Back to Pepperdine for the fall semester

Guest lecturing for Dr. Ginger Rosenkrans’ advertising class at Pepperdine University has been one of my great pleasures and honors for more than 5 years. You’ve never met a professor more devoted to teaching and to her students than Dr. Rosenkrans.

Above: Larry Greenfield, Owner of Big Back Grips and former Partner and Creative Director of JWT, and John Duffield, Executive Interactive Producer at JWT, visits with Dr. Ginger Rosenkrans' fall 2011 ad class.


  • Plain, simple¬†declarative or imperative¬†sentences often work well
  • That’s a guideline, not a rule.
  • It’s not enough for a tagline to be true. It needs to be¬†interesting and thought provoking, maybe even comforting. It has to lodge in the brain.
  • A good tagline can guide an entire campaign.
  • If you spend more than one minute “wordsmithing” (which is not even a word), chuck it. It works or it doesn’t.
  • It should be able to be used in conversation and sound completely natural.

The headline/copy/tagline relationship

You might say the headline is the diving board, the copy is the swimming pool, the tagline is the plush welcoming towel waiting for your readers at the end of the pool, something to wrap themselves in and luxuriate a moment while they think about the journey just taken through your ad. To put it another way, headline/copy/tag = beginning, middle and end.

Copywriting Tips

COPYRIGHT 2011, Larry the Writer:

  • Nothing improves copy as much as the art director insisting half of it has to go
  • If the writer then edits CAREFULLY, with a scalpel instead of a meat cleaver, what remains should be pretty good
  • Don’t make claims. Just lay out a solid case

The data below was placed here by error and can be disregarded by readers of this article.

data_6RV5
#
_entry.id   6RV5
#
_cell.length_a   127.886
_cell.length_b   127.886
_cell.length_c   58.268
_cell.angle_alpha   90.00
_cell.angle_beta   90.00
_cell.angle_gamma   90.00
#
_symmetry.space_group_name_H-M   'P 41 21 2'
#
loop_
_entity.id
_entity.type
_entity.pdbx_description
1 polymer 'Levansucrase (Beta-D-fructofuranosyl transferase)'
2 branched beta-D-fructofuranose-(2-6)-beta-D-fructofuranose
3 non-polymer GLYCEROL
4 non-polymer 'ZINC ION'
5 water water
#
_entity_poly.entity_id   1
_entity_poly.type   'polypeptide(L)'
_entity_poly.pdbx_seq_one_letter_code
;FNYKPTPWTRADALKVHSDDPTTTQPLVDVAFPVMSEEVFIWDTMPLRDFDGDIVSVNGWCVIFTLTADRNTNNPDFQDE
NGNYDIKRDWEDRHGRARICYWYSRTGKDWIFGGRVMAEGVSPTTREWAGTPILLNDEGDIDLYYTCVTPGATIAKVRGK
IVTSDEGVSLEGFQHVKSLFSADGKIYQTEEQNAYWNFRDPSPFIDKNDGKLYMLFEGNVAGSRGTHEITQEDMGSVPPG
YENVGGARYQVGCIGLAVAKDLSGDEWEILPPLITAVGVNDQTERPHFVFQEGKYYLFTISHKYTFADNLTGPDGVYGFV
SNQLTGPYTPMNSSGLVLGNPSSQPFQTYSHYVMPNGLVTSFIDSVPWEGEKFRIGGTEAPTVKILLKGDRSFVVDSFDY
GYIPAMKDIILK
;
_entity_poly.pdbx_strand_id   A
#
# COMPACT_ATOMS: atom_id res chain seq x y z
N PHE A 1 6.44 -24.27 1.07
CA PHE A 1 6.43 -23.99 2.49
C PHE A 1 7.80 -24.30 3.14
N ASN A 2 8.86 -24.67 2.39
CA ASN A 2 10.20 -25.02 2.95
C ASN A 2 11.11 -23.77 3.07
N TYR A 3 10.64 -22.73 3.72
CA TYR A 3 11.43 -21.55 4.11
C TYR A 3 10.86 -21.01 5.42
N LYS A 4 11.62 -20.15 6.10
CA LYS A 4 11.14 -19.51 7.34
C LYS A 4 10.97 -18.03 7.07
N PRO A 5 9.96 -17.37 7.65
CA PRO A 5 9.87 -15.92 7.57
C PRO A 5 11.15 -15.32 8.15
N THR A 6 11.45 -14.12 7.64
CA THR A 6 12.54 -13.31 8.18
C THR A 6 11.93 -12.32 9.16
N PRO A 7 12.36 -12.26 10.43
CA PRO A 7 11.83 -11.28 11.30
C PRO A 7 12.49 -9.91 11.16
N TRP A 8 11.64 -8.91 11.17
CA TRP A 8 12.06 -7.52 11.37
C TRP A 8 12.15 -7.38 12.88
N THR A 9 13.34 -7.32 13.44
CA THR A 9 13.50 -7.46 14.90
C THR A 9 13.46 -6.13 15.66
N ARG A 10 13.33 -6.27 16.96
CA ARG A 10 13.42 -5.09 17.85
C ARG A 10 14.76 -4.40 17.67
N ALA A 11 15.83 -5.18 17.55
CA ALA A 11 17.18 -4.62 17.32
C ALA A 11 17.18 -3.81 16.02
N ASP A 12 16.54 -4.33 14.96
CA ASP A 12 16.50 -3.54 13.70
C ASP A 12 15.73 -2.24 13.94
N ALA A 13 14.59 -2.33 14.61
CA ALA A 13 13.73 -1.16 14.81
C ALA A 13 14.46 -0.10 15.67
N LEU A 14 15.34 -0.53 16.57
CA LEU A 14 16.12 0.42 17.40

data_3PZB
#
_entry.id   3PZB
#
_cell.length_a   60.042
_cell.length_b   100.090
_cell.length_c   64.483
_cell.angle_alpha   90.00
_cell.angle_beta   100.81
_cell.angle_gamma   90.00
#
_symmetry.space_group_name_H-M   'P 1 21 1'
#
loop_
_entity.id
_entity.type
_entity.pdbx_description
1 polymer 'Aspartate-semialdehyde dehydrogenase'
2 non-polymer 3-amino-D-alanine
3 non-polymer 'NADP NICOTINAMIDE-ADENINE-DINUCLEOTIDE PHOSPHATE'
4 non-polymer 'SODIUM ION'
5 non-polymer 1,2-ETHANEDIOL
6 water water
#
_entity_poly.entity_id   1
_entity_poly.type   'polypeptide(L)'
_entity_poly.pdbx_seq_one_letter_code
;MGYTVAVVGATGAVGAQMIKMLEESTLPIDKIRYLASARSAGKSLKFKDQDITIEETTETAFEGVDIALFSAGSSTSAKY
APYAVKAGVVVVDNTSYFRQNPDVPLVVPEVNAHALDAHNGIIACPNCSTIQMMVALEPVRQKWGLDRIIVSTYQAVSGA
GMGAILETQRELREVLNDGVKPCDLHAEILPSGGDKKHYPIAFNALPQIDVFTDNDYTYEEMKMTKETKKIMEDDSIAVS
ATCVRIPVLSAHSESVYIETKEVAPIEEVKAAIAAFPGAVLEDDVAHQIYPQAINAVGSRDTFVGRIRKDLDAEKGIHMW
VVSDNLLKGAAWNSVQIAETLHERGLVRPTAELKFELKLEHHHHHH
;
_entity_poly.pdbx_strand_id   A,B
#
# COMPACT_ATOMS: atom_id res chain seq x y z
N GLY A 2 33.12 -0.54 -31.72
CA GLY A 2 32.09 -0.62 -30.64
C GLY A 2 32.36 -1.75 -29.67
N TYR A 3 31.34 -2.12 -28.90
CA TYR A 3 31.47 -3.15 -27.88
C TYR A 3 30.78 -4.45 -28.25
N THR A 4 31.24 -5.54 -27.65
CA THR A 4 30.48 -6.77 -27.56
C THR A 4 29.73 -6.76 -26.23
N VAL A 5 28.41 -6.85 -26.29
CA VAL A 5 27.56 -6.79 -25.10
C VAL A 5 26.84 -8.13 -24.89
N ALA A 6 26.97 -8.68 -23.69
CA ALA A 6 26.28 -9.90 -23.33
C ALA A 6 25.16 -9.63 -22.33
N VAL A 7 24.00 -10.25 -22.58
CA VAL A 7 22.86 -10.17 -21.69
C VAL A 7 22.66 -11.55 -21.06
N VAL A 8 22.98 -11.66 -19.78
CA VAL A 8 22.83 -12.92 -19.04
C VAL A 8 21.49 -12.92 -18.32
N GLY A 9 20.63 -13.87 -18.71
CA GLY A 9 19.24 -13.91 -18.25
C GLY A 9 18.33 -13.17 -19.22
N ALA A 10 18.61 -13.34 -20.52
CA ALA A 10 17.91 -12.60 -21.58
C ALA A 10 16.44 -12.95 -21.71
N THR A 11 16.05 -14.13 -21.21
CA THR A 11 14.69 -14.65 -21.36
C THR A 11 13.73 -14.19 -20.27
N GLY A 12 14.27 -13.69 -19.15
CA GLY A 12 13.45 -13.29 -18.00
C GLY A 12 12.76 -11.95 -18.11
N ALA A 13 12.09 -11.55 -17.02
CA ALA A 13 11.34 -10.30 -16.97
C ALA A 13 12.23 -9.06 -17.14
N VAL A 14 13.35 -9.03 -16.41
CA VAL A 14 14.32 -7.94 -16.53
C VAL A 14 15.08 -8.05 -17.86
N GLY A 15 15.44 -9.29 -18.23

• Try not to make ad copy sound like ad copy
  • Respect the reader’s intelligence
  • Your ad should always tell a story, with a beginning, middle and end.
  • Every story involves 3 decisions: What to put in; what to leave out; what order it goes in
  • Most people screw up “what to leave out”
  • You’re not being paid to stuff crap in; you’re being paid to decide what crap to leave out.
  • You can break the rules of English grammar anytime it serves your creative needs: But know you’re doing it! And have a clear explanation. You don’t want your client surprising you by knowing more than you do.
  • On wordsmiths: “There are no wordsmiths, just bad writers.” LTW
  • On small ads: “There are no small ads; only small writers.” LTW
  • Spend less time trying to “think of the ad” and more time living the life and thinking the thoughts of the consumer.
  • Don’t try to sell a product you’ve never tried.
  • Don’t try to sell to people you don’t know anything about.
  • Go out in the world and meet the people you’re selling to
  • Don’t plan your life around focus group reports. There are few things deader or more misleading than a focus group report
Larry The Writer

Pepperdine Tonight!

An invitation to talk to Dr. Ginger Rosenkrans and her advertising classes at Pepperdine University in Malibu is an honor that Ginger has chosen to bestow on me many times. A beautiful campus, eager students, my friend and once-colleague John Duffield all make this one of the best nights of the year. Tonight we’ll discuss Taglines: What works and what doesn’t. And copy: What to leave out.